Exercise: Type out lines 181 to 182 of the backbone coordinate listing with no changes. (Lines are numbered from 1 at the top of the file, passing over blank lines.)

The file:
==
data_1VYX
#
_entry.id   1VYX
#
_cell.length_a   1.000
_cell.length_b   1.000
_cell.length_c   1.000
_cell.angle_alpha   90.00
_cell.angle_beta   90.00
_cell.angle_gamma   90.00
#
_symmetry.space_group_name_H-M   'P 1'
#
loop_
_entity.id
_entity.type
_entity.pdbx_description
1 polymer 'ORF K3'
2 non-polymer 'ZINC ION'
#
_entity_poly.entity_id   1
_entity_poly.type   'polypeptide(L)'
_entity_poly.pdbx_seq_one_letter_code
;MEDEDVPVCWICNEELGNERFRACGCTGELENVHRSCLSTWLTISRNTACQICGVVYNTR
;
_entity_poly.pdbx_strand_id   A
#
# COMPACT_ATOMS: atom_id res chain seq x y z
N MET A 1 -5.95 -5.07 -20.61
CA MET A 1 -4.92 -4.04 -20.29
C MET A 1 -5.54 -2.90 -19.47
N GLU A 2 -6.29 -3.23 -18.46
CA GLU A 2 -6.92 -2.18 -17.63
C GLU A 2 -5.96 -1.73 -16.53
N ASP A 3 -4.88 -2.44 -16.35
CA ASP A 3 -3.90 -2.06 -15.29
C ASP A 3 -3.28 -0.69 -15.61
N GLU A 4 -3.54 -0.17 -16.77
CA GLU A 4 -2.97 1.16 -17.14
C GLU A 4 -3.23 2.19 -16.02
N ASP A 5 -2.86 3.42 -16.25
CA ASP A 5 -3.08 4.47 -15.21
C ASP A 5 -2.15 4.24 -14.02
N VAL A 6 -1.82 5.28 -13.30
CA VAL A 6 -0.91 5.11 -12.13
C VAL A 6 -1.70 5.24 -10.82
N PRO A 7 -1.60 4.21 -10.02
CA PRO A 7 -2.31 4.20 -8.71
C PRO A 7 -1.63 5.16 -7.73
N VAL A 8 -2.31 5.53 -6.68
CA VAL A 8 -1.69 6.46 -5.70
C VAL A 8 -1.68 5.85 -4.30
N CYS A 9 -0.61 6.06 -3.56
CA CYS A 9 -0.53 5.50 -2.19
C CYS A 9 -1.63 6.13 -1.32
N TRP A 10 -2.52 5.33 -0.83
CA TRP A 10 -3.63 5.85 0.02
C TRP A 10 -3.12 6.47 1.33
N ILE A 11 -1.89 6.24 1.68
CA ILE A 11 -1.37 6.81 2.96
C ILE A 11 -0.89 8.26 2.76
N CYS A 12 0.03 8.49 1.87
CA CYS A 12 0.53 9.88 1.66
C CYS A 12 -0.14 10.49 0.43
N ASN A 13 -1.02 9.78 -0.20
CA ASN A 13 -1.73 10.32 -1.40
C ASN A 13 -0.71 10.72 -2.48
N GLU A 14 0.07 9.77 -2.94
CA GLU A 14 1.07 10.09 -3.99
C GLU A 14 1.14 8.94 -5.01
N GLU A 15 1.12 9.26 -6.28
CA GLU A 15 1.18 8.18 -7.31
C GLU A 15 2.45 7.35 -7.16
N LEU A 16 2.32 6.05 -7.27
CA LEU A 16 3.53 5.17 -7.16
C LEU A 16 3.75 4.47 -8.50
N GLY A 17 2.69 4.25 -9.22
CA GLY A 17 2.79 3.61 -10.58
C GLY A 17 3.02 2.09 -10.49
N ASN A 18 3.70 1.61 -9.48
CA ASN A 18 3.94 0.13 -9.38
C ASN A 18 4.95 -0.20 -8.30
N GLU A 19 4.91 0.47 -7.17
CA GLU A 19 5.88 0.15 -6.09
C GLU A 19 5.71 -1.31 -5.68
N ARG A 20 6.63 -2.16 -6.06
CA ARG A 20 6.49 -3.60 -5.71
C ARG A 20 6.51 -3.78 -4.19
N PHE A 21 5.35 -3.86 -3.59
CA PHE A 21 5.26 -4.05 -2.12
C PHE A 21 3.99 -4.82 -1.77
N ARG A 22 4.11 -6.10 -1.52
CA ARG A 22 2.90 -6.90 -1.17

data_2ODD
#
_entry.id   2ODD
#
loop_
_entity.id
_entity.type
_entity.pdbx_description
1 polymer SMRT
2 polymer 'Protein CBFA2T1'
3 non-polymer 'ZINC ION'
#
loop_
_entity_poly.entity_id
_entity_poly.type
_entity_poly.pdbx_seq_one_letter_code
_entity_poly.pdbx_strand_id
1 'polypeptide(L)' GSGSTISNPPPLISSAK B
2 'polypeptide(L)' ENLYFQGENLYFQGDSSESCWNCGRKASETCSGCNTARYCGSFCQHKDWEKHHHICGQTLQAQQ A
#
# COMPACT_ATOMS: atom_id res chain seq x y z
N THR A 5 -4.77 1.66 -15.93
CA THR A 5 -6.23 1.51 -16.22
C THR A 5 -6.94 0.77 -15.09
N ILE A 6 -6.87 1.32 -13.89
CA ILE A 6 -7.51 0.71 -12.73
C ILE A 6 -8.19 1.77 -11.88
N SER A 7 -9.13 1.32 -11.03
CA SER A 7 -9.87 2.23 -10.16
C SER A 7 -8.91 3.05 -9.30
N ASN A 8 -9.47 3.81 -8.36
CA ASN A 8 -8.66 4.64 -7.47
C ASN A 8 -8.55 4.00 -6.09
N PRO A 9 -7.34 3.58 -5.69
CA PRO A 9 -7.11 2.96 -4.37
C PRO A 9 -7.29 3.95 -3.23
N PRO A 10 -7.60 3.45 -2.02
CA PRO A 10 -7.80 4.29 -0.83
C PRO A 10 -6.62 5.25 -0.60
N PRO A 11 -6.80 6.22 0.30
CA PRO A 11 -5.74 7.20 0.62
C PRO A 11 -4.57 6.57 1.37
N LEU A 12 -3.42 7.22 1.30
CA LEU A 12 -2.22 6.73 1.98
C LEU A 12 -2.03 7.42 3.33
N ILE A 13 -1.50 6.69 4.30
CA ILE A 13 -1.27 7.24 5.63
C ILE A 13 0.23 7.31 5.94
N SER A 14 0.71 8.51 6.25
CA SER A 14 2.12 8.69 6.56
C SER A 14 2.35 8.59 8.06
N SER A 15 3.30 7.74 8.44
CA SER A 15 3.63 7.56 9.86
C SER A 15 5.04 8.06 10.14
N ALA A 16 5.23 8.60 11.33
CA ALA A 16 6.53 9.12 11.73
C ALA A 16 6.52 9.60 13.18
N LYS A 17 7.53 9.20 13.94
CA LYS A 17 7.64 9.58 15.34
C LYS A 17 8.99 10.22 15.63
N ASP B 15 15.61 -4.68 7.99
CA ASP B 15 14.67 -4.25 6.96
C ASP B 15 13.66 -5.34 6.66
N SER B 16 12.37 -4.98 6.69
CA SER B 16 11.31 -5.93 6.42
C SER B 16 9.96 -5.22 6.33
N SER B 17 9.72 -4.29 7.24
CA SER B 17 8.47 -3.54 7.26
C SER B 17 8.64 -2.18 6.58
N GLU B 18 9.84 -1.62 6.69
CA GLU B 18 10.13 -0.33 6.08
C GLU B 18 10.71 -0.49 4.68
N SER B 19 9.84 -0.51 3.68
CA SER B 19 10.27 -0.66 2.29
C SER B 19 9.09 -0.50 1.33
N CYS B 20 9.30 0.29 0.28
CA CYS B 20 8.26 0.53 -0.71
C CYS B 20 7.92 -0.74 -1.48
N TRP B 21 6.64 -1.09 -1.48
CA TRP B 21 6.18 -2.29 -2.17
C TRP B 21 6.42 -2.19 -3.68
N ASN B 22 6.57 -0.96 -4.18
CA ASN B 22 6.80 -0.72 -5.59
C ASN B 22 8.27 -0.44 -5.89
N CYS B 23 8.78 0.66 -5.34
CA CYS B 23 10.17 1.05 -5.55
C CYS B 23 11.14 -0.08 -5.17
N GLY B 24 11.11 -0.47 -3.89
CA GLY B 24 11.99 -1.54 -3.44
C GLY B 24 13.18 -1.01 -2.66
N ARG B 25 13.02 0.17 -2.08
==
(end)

N GLY B 24 11.11 -0.47 -3.89
CA GLY B 24 11.99 -1.54 -3.44